“I’m not sure I should be going places with you.”

"We're not going anywhere," Jason said. "We're just going to wander around on the street a little, in front of plenty of people and have a nice chat. Well, a chat, anyway."

They started walking along the street, side by side. The streets were wide shopping boulevards with plenty of other traffic, both on foot and using various means of transport. They were far from the only people using privacy screens, unseen to the eye but visible to magical senses.

Alejandro’s shopfront was part of a shopping district located between the more open market district and the more industrious craftsman’s quarter. It was comprised of boutique stores catering to adventurers, nobility and the wealthy. Many of the people walking the street were all three, making anyone that caused trouble very stupid indeed.

Jason and Kasper wandered along the street, in awkward silence, at first. Jason noted that many glances were cast at Kasper; he guessed as locals recognised either the house Irios crest on the arm of his clothes or Kasper himself, although no one greeted him as they passed.

“Mr Irios, someone told you to come here, and they didn’t tell you the real reason why. We’re both dancing on someone’s palm and I don’t know about you, but I don’t like that. That being said, we need to step carefully. I’ve had my share of lessons in getting out of one mess by making a bigger one, and we both know that you have as well.”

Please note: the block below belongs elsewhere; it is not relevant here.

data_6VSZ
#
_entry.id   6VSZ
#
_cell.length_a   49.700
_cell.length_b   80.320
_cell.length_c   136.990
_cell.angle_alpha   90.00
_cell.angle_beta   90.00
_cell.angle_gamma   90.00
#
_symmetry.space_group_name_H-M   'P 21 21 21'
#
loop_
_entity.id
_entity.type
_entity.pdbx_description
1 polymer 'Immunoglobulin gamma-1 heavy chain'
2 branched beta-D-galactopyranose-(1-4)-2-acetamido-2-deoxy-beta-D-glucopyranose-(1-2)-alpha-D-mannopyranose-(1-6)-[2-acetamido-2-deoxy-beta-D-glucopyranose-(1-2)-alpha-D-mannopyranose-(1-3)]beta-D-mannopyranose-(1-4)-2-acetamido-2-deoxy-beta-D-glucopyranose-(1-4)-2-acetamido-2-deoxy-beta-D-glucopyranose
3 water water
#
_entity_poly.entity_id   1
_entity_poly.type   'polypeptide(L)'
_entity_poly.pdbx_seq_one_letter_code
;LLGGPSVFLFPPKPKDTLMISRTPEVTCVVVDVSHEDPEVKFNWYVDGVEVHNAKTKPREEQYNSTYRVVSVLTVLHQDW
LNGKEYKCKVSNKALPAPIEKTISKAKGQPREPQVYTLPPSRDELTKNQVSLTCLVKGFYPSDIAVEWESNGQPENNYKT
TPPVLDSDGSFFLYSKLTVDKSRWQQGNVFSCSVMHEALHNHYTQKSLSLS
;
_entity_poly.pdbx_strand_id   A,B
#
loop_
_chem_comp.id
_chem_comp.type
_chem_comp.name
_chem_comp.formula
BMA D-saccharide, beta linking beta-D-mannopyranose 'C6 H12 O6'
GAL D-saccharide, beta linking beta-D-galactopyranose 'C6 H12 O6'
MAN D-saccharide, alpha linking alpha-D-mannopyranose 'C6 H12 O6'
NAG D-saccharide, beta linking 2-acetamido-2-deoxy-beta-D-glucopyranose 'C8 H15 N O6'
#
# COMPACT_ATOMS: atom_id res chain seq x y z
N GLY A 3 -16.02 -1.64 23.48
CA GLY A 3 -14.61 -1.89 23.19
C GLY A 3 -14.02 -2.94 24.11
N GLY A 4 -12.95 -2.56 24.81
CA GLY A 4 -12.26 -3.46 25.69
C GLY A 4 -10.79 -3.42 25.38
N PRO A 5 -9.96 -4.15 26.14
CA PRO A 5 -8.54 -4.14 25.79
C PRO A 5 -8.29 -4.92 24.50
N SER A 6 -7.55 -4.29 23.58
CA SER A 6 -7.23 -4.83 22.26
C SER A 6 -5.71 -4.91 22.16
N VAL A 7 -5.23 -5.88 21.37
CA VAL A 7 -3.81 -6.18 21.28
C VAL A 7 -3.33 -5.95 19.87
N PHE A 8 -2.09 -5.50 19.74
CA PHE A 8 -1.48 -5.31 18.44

“I’m still not taking your word for who you claim to be.”

“Nor should you,” Jason agreed. “The whole point of having us meet like this is so that you will go out and investigate. Or, more precisely, so your family will. That’s one of several reasons someone arranged for us to meet like this. Someone wants to stir up murky waters.”


“House Irios and the royal family are both looking to settle things down after the mess that you and Zara made. The exact who doesn’t matter right now. First, you need to make sure that I am who I say I am. My return brings certain things to a head, which your family will need to handle carefully. You, yourself, will need some time to process. I certainly did. I came back from the dead and find that instead of the nice quiet stay in the tropics, I’m suddenly the dead paramour of some princess I met a couple of times three years ago. Plus the Builder’s trying to assassinate me again, but that bit’s not on you.”


“Look, mate. You just found out that, one: I'm alive, and two: I'm here. There are ramifications that need to be thought through. Someone – who is going to get a good talking to – decided that having you and I bump into one another oh-so coincidentally would be a good way to do that murky water stirring.”


“Probably to see if we make a scene. They’re still trying to figure out how I handle myself and need to know if I’m reliable when put on the spot. I need to be a little bit of a controversial figure for what comes next, so a public confrontation between you and I wouldn’t hurt that goal. As for you, you’ve made trouble before. They want to know if you’ll do something stupid like run off to Zara and cook up another terrible plan.”

“I don’t think I should be talking to you.”

“Correct,” Jason said. “I’m going to tell you what you should be doing. You need to go home. You need to tell your family that you met me. Then you need to have a nice long think and a nice long talk with them. After that, you do what they tell you.”